A mute point Mute means silent, so would you really want to make a point that doesn’t say anything? A point that is “Moot” is debatable or doubtful.
Since “Jibe” means “To agree,” the correct phrase would be “Jibe with the facts.”
If you use the correct version you’ll sound intelligent to the grammarians of the world but you risk alienating a certain percentage of people who will not understand your meaning.
The correct word is “Peek,” which means a quick look.

The orginal article.

Summary of “The Meaning of Life Is a Ham Sandwich”

First off, before we can even appropriately ask “What is the meaning of life?” we must first settle something more subtle and something more important.
What does it mean for something to mean something? As humans, we have a constant need to attach meaning to everything that happens in our lives.
That’s why your friends are sometimes the biggest assholes – because that meaning you just shared, to them, meant something completely different.
Meaning is not something that exists outside of ourselves.
Meaning is something that we must continually find and nurture.
How to Find Meaning in Your Life In a very real sense, the meaning of life is therefore to create meaning.
Goals are dangerous because the meaning they provide when you’re working towards them is the meaning that is taken away once you achieve them.
So what’s the meaning of life? Well, for me, right now, it’s a ham sandwich.

The orginal article.

Summary of “Here’s Why I Pick Up Other People’s Litter-And Why You Should, Too”

It’s not just ocean health, but a host of other issues: climate change, species extinction, natural resource depletion, ongoing environmental racism, and so much more.
I’ve also found a tiny speck of hope-that stuff that seems so very difficult to come by at times-in a small, quiet action that I can take every single day: picking up other people’s litter.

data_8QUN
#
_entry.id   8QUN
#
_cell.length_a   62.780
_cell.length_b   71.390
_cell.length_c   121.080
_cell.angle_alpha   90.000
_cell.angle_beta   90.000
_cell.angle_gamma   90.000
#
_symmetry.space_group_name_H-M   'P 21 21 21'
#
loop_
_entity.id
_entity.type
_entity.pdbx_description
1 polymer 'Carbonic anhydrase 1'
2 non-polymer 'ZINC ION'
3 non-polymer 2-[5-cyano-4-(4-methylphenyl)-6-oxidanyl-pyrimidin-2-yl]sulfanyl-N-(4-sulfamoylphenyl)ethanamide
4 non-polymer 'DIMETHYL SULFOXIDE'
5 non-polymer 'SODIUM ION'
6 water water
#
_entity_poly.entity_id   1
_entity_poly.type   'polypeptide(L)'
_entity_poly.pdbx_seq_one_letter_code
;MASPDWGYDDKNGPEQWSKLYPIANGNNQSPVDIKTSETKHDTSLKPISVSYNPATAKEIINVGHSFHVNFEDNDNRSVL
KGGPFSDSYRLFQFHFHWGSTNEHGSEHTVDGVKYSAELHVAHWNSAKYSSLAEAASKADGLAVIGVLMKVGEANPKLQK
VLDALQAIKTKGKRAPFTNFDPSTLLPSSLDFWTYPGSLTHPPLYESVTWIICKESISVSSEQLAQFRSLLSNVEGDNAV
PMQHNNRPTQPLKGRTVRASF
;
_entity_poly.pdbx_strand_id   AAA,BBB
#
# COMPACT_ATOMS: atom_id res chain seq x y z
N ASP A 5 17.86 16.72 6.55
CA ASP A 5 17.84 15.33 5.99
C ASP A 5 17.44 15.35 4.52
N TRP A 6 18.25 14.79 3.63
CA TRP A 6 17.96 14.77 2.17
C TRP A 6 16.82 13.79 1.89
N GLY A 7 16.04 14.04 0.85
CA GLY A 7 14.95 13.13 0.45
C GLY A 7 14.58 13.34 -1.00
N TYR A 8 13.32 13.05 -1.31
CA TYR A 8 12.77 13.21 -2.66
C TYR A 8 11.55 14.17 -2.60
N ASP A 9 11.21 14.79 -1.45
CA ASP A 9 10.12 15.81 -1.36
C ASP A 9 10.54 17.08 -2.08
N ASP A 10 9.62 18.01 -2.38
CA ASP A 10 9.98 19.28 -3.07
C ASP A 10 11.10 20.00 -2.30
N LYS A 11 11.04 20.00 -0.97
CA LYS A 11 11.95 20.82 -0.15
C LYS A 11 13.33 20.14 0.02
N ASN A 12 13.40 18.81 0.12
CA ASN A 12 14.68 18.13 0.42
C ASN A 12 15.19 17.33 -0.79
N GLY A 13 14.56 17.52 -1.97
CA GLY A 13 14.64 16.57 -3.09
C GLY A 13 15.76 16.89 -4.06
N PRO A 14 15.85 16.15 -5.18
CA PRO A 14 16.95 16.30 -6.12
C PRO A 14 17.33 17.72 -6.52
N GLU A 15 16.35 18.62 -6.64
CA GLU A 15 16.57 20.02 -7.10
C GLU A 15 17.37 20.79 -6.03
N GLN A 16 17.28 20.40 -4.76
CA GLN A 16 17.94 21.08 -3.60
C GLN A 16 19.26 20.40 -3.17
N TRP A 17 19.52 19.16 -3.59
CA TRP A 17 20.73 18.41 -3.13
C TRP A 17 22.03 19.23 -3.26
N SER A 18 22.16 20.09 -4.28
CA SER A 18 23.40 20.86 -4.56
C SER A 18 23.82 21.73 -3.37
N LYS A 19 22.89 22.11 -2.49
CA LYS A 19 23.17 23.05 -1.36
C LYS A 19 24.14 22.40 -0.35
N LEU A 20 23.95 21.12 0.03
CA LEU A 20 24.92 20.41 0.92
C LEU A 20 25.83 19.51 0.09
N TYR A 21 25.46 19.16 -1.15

Our sole project was snapping up candy wrappers and other stuff we found discarded around the Boys’ and Girls’ Club grounds, which we planned to bury in a “Time capsule” that we could dig up in a few decades.
The program has since expanded to include non-backpackers who pledge to clean up not only trails, but also green spaces and waterways-people who are also trying to do something, anything.
I carried a litter grabber and a small bag latched onto my waist belt.
Even more meaningful was the effect my exercise in litter patrol had on others.
All told, I plucked a few pounds of litter over the course of a few weeks on trail.
Sure, picking up a few pieces of litter might seem nearly inconsequential when you think about the big picture.

The orginal article.

Summary of “This Ancient Habit Will Maximize Your Focus”

Don’t tell me you never worry or fear nothing.
Everyone spends time thinking about things that will never happen.
Our thoughts are so cluttered with fear, worry, and stress, that we can’t focus on our goals.
That’s why I want to share one ancient habit that stood the test of time.
A person with those kinds of results must do things right.
If you want to get through things, you need action.